The Bank of England (BoE) is warning that the UK is heading towards its fastest and deepest recession for more than a century, as a result of the impact of the coronavirus pandemic
Scenario modelling used as part of its monetary policy committee (MPC) planning suggested output will fall 3% in the first quarter of 2020 followed by a further 25% in the second.
The Bank says payments data point to a reduction in the level of household consumption of around 30%. Consumer confidence has declined markedly and housing market activity has practically ceased.
Its predictions indicate companies’ sales are expected to be around 45% lower than normal in 2020 Q2 and business investment 50% lower.
Despite widespread take-up of the coronavirus job retention scheme the Bank says sharp increases in benefit claims are consistent with a pronounced rise in the unemployment rate.
The illustrative scenario incorporates a very sharp fall in UK GDP in the first half of 2020 and a substantial increase in unemployment in addition to those workers who are furloughed currently.
For the year as a whole, the economy is expected to contract by 14%. This would be the biggest annual decline on record, according to Office for National Statistics (ONS) data dating back to 1949.
It would also be the sharpest annual contraction since 1706, according to reconstructed Bank of England data stretching back to the 18th century.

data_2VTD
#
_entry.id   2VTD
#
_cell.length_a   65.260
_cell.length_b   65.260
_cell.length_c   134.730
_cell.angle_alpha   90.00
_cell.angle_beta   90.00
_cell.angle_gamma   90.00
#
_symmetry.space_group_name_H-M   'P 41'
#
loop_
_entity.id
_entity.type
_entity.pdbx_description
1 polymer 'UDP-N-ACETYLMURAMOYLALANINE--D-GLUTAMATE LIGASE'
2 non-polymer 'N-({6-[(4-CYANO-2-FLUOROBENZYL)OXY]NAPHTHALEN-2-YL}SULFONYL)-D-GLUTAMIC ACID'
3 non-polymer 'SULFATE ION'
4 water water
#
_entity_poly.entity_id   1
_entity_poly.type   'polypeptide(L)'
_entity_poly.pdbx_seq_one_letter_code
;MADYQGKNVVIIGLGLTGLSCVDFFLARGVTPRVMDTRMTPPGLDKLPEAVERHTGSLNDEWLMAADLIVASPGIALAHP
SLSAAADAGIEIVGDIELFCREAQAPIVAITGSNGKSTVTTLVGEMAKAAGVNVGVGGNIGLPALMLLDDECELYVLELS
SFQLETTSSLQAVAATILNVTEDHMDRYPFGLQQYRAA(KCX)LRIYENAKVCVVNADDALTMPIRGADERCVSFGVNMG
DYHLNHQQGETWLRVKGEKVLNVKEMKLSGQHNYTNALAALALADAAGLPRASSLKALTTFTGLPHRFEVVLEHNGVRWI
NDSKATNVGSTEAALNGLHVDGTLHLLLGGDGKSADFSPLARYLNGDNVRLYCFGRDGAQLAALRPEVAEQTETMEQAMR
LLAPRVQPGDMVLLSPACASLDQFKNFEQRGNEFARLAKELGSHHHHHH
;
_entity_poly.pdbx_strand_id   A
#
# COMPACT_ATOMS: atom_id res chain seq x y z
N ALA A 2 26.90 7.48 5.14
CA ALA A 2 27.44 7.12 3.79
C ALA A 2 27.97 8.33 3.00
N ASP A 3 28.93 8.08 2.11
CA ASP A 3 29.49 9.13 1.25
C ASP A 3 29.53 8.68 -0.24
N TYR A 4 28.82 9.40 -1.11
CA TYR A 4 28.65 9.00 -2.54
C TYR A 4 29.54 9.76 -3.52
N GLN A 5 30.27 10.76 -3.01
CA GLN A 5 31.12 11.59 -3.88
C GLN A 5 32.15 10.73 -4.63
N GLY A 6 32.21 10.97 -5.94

However, the Bank says given the assumed path for the relaxation of social distancing measures, the fall in GDP should be temporary and activity should pick up relatively rapidly.
Nonetheless, because a degree of precautionary behaviour by households and businesses is assumed to persist, the economy will take some time to recover towards its previous path.
The bank warns that the outlook is ‘unusually uncertain’, but the MPC does not favour injecting more stimulus into the economy and voted unanimously to keep interest rates at a record low of 0.1%.
Prime Minister Boris Johnson is to review the coronavirus lockdown in England today, as this marks the end of the second three week period of restrictions.
Johnson has already indicated it is likely some rules could be eased from Monday 11 May, and is set to address the nation on Sunday outlining plans for the next stage which will involve restarting the economy. This will include encouraging some people to go back to work.